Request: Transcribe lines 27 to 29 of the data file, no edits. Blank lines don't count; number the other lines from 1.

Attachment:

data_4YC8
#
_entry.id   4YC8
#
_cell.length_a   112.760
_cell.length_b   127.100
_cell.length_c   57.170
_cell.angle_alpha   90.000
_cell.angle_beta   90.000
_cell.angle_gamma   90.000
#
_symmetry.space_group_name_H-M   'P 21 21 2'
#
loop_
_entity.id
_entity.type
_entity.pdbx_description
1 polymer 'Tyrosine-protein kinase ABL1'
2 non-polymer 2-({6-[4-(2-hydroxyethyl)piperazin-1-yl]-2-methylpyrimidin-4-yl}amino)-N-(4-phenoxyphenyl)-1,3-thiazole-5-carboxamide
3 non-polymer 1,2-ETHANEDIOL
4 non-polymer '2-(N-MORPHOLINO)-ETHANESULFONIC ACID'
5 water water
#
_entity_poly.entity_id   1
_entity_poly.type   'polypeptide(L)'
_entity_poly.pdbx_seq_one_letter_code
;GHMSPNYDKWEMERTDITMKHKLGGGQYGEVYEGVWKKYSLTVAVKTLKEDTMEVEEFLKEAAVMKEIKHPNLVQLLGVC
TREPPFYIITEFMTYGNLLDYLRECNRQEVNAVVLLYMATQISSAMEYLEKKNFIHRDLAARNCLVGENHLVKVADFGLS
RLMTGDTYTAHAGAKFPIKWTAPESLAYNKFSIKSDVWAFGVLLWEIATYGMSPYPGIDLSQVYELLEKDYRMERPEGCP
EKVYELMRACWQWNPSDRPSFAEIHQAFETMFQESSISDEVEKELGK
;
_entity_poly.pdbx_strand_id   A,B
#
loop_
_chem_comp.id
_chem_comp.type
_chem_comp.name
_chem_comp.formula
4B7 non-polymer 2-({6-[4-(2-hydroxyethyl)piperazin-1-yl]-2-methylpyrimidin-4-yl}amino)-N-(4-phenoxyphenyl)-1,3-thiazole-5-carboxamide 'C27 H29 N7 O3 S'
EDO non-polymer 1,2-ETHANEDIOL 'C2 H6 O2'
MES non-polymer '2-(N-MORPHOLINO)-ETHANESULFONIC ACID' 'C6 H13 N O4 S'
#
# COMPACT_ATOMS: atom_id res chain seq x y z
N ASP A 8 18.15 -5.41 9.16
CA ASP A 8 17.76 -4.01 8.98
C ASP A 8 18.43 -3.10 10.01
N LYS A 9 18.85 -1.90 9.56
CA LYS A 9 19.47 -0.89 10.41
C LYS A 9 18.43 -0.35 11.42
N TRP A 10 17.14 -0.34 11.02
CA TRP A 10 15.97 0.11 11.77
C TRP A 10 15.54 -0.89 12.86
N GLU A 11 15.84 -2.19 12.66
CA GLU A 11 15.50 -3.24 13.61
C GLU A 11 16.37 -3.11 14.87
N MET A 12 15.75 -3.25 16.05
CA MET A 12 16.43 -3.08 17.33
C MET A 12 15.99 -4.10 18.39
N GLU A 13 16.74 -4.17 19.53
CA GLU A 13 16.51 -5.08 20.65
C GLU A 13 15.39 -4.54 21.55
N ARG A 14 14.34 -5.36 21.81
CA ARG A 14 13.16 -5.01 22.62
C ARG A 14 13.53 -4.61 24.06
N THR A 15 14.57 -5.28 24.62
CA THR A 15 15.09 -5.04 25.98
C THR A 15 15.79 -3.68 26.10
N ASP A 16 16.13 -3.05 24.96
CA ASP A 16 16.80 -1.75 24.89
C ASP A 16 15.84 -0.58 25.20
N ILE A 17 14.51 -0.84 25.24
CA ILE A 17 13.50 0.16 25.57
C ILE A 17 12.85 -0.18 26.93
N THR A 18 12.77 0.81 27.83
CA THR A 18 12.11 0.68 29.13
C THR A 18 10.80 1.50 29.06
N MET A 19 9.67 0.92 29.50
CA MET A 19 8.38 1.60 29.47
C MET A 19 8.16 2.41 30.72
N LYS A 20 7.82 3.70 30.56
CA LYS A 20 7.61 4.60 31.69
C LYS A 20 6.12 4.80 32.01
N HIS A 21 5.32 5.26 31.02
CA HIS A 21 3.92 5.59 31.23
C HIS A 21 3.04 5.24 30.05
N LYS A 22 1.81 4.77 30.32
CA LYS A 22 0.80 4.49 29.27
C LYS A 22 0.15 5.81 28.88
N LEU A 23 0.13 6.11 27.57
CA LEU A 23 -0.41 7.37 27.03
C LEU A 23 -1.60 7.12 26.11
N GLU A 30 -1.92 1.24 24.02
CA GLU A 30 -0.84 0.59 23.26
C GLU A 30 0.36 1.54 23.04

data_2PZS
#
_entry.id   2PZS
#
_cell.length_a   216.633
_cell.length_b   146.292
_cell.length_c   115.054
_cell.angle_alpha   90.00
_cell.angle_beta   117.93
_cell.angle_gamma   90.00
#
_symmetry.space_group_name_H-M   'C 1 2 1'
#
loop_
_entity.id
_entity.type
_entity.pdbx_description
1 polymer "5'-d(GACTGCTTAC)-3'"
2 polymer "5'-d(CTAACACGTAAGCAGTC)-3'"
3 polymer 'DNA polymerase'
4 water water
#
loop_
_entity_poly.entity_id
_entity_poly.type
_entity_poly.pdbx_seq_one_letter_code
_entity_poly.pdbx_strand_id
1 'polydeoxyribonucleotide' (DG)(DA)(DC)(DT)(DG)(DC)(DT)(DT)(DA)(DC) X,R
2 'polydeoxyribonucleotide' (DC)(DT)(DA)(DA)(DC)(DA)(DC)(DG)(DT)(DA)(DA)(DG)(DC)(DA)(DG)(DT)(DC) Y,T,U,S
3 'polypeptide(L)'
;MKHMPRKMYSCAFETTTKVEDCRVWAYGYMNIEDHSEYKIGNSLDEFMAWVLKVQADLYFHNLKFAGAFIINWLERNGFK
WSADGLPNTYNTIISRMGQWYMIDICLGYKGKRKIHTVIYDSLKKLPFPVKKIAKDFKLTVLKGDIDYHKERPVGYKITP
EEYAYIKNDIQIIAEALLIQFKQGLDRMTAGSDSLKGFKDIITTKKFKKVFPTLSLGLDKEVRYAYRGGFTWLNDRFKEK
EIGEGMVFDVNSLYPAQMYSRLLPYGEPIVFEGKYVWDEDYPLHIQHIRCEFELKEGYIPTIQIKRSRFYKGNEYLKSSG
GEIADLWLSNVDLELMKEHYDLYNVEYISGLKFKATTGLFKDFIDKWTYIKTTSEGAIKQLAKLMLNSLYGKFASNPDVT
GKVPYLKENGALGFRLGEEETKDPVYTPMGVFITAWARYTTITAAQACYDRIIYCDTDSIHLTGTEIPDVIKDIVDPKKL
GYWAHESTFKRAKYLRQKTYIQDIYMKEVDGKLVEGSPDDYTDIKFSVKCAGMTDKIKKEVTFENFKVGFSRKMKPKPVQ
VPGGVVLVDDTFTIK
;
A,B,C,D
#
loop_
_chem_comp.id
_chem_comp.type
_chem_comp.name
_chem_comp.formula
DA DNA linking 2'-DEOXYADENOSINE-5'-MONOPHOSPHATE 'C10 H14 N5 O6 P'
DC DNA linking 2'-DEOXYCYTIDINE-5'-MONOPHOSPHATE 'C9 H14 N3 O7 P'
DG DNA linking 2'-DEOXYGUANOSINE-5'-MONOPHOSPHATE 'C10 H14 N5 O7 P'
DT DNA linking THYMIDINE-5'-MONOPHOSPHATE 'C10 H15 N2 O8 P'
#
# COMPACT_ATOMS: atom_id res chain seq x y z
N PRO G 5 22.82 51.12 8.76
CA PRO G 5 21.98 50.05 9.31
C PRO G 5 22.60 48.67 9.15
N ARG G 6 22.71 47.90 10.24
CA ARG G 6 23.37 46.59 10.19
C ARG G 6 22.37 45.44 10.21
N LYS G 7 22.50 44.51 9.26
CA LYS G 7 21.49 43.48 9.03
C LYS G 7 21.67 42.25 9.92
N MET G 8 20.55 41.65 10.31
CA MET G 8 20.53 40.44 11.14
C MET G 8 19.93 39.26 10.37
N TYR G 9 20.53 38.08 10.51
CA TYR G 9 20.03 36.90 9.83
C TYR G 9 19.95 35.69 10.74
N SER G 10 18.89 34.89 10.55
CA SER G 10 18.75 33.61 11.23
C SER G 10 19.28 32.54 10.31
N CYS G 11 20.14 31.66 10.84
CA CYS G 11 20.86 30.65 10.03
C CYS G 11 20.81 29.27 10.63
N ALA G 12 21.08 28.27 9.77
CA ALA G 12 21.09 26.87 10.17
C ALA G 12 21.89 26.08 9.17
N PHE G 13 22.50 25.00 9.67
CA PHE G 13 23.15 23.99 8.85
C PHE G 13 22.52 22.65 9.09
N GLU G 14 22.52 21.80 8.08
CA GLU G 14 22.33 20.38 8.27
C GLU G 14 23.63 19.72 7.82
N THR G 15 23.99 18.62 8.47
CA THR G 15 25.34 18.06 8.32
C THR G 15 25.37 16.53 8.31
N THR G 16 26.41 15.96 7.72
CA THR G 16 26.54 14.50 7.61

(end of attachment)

;GHMSPNYDKWEMERTDITMKHKLGGGQYGEVYEGVWKKYSLTVAVKTLKEDTMEVEEFLKEAAVMKEIKHPNLVQLLGVC
TREPPFYIITEFMTYGNLLDYLRECNRQEVNAVVLLYMATQISSAMEYLEKKNFIHRDLAARNCLVGENHLVKVADFGLS
RLMTGDTYTAHAGAKFPIKWTAPESLAYNKFSIKSDVWAFGVLLWEIATYGMSPYPGIDLSQVYELLEKDYRMERPEGCP